Phase Modulation And Frequency Modulation: Carson’s Rule

Define Angle or Phase Modulation:

“Angle modulation is a non-linear process and transmission bandwidth is usually much greater than twice the message bandwidth. Because of larger bandwidth, this modulation provides increased signal to noise ratio without increased transmitted power.”

Basically, angle modulation is divided into two categories namely Frequency Modulation & Phase Modulation.

One significant characteristic of  this type is that it can better classify in contrast to noise and interference signal than amplitude modulation. This adjustment in execution is accomplished in the expense of expanded transmission bandwidth; that is, this modulation gives us a method for improved signal to noise ratio.

Besides, this improvement in execution in angle modulation is achieved in the expense of complex circuitry in both the transmitter and receiver section and not possible in Amplitude one.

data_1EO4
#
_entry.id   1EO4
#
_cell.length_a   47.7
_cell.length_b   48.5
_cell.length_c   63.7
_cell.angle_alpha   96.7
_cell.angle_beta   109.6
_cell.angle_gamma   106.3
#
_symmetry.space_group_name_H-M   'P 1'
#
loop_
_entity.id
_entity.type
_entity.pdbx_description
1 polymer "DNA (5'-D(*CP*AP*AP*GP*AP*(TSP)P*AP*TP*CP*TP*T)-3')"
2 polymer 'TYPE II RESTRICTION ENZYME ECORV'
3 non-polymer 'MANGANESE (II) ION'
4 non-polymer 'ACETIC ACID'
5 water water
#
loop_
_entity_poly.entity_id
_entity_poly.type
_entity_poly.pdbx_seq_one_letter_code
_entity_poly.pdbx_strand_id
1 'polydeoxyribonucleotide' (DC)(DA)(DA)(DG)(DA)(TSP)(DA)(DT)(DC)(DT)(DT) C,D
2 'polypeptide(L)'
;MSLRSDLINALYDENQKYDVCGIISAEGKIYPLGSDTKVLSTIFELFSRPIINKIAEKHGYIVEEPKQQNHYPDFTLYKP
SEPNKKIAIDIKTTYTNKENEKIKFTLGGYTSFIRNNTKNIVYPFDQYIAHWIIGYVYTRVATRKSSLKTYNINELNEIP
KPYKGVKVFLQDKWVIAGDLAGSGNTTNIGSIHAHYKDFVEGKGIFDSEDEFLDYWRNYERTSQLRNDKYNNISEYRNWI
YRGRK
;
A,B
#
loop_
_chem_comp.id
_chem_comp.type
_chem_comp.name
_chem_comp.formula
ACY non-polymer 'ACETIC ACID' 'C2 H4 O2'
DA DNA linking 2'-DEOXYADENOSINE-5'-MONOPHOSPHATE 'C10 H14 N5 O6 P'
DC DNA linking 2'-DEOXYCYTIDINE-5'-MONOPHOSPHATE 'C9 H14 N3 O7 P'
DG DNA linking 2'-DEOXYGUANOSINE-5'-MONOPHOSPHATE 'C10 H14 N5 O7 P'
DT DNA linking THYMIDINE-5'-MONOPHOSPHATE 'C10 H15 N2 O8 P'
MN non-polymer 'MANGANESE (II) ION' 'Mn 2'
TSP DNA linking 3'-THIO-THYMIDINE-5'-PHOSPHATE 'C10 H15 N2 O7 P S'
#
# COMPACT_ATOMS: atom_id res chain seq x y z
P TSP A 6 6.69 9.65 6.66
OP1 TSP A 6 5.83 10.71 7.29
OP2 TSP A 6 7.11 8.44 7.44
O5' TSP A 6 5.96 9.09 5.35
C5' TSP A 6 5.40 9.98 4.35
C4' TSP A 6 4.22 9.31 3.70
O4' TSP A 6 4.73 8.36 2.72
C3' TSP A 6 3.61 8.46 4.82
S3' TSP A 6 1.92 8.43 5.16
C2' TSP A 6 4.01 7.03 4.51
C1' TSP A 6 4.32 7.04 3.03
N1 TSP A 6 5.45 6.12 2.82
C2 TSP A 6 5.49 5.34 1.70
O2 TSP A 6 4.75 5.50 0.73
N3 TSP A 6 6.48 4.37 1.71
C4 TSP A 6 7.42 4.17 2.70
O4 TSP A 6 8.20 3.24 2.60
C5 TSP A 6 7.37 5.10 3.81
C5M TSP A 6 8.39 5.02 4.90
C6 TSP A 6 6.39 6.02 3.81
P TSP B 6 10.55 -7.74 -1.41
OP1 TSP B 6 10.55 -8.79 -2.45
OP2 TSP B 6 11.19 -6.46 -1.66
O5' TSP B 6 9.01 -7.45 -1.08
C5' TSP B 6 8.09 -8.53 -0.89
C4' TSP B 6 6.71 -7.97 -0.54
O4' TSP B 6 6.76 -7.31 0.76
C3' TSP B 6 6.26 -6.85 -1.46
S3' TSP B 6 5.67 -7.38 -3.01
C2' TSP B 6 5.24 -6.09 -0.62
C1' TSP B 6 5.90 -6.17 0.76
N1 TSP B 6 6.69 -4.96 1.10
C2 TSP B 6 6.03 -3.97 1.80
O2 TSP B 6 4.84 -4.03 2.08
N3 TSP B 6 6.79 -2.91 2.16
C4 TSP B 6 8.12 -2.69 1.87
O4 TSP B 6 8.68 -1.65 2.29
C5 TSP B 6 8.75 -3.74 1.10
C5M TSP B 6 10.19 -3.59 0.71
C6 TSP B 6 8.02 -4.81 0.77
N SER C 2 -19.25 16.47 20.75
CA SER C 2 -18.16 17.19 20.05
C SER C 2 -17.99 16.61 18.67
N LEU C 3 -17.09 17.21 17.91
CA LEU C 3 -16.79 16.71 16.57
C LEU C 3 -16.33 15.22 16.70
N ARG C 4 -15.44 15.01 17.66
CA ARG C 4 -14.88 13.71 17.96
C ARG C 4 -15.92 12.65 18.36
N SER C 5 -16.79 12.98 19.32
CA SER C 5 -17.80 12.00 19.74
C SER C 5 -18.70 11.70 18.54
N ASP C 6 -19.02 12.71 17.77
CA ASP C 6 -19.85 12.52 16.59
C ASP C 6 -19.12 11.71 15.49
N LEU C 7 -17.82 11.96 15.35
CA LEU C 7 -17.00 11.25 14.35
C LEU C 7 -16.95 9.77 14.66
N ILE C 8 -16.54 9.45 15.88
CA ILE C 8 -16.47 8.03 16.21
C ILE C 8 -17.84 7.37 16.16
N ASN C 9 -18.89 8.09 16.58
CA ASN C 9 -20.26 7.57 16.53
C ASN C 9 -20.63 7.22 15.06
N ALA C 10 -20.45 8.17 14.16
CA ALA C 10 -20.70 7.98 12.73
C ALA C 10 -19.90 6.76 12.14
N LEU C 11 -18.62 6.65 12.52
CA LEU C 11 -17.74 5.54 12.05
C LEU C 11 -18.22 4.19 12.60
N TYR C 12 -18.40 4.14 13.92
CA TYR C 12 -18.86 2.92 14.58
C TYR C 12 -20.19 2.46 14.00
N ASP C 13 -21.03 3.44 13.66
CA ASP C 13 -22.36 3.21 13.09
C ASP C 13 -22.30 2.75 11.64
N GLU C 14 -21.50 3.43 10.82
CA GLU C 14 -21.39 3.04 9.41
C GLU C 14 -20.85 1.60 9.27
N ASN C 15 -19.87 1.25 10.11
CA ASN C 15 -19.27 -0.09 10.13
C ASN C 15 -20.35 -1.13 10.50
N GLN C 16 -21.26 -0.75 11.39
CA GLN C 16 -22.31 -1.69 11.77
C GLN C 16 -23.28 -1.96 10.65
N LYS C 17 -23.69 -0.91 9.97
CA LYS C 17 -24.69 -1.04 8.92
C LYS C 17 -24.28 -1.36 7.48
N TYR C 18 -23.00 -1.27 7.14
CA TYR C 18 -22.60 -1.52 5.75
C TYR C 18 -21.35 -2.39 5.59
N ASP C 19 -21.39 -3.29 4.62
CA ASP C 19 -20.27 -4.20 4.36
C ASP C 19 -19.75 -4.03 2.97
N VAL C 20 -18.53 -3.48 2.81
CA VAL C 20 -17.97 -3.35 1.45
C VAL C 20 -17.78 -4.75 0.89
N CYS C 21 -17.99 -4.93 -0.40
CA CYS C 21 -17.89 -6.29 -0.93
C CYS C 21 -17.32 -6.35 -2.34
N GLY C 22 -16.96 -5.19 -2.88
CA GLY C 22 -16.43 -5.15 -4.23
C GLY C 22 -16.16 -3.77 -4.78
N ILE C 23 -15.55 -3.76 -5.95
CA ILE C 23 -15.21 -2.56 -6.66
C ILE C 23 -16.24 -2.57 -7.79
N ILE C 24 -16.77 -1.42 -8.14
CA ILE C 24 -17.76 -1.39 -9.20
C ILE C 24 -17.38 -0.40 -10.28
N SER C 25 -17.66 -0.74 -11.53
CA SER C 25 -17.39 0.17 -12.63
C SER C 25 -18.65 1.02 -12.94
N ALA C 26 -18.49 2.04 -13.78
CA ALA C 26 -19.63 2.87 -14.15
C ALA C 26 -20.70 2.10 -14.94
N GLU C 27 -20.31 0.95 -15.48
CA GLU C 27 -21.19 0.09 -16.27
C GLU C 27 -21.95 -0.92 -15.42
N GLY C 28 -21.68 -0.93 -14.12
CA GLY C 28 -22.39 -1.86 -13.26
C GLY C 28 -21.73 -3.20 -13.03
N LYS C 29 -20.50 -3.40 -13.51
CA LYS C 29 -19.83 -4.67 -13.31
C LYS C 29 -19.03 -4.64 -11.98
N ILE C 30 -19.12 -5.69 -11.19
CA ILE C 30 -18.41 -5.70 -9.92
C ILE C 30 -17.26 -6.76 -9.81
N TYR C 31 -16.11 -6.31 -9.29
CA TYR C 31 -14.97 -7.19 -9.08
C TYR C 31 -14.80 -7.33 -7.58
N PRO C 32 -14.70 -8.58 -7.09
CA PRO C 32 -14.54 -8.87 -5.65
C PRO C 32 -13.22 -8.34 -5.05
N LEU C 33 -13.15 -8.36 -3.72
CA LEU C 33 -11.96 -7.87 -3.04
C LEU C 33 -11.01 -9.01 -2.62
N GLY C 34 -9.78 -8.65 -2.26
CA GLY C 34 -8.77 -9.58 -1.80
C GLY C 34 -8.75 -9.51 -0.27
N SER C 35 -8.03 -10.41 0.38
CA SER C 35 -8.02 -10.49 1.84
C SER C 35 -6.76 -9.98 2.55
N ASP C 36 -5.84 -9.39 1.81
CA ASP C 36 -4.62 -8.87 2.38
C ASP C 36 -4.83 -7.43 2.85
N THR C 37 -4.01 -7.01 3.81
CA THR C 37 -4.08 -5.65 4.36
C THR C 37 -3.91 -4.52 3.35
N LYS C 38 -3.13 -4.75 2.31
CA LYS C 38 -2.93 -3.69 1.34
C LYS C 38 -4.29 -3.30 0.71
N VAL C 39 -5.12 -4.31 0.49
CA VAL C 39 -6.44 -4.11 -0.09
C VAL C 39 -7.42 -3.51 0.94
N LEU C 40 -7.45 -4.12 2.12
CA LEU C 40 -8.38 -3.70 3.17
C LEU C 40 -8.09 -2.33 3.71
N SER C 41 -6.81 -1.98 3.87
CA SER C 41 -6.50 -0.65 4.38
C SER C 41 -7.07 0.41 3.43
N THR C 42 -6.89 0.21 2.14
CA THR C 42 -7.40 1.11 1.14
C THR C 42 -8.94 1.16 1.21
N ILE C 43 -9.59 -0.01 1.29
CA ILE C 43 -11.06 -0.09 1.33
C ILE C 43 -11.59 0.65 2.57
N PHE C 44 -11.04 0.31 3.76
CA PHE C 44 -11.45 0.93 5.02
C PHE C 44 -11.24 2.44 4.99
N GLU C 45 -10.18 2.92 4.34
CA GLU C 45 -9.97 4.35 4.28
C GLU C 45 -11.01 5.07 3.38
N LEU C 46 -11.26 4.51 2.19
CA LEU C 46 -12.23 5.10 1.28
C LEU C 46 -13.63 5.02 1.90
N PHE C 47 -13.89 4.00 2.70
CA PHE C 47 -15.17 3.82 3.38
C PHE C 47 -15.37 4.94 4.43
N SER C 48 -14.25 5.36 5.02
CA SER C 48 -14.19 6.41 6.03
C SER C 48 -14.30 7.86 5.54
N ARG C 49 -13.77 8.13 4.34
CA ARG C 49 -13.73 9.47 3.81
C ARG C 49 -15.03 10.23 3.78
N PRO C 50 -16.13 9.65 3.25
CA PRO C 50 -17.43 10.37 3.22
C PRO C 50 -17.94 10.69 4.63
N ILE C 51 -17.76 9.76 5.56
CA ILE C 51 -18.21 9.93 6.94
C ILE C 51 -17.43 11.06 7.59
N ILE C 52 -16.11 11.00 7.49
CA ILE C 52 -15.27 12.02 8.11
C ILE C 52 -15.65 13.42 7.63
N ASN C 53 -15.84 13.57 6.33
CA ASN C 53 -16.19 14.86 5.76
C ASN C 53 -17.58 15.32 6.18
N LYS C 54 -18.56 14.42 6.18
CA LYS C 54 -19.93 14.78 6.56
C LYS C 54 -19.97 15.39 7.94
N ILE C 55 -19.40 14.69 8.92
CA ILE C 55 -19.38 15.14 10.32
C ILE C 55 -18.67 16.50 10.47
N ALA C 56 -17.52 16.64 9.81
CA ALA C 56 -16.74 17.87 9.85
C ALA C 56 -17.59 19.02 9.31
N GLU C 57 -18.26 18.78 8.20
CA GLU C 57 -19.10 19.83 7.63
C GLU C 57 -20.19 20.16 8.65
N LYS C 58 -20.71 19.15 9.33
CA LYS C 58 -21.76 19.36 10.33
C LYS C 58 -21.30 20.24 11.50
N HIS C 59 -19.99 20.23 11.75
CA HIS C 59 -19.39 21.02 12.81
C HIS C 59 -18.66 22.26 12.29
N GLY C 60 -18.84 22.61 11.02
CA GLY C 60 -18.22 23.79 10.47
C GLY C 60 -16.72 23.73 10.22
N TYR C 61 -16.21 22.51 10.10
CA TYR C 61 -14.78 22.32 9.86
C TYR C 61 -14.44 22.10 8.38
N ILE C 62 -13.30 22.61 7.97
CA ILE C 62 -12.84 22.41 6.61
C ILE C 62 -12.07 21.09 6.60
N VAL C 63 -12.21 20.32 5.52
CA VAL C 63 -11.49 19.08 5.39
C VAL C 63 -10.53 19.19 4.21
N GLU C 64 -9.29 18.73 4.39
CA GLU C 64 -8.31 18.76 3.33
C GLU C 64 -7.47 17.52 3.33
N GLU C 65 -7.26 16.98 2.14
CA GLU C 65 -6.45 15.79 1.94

Mathematical Expression of Angle Modulation:

Let θi(t) signify the angle of a modulated sinusoidal carrier at time t; it is assumed to be a function of the information-bearing signal or message signal. The resultant angle-modulated signal is,

                                    s(t) = Ac cos [θi(t)]

Where Ac is the carrier amplitude, a complete oscillation happens each and every time the angle θi (t) will changed by the value of 2π radians if θi (t) increases with time, then the average freq in hertz, over a trivial intervals of t to t+∆t.

The angle-modulated signal s(t) as a rotating phasor of length Ac and angle θi (t) respectivelySuch a phasor’s angular velocity is dθi (t)/dt, measured in radians/sec. The angle θi (t) is represented for an unmodulated carrier signal,

                            θi (t) = 2πfct + kp m(t)

and the corresponding phasor rotating with a constant angular velocity measured in radians/sec. This constant specify the angle of the unmodulated carrier during that period.

There are various methods in which the angle θi (t) could be changed in a manner w.r.t to the message signal.

 Diagram of different waveforms of angle modulation:

Diagram of AM, PM and FM waveform made by a single tone: a) the carrier wave   b) the amplitude modulated  c) the frequency modulated signal , Image Credit: BerserkerusAmfm3-en-deCC BY-SA 2.5

 Frequency Modulation: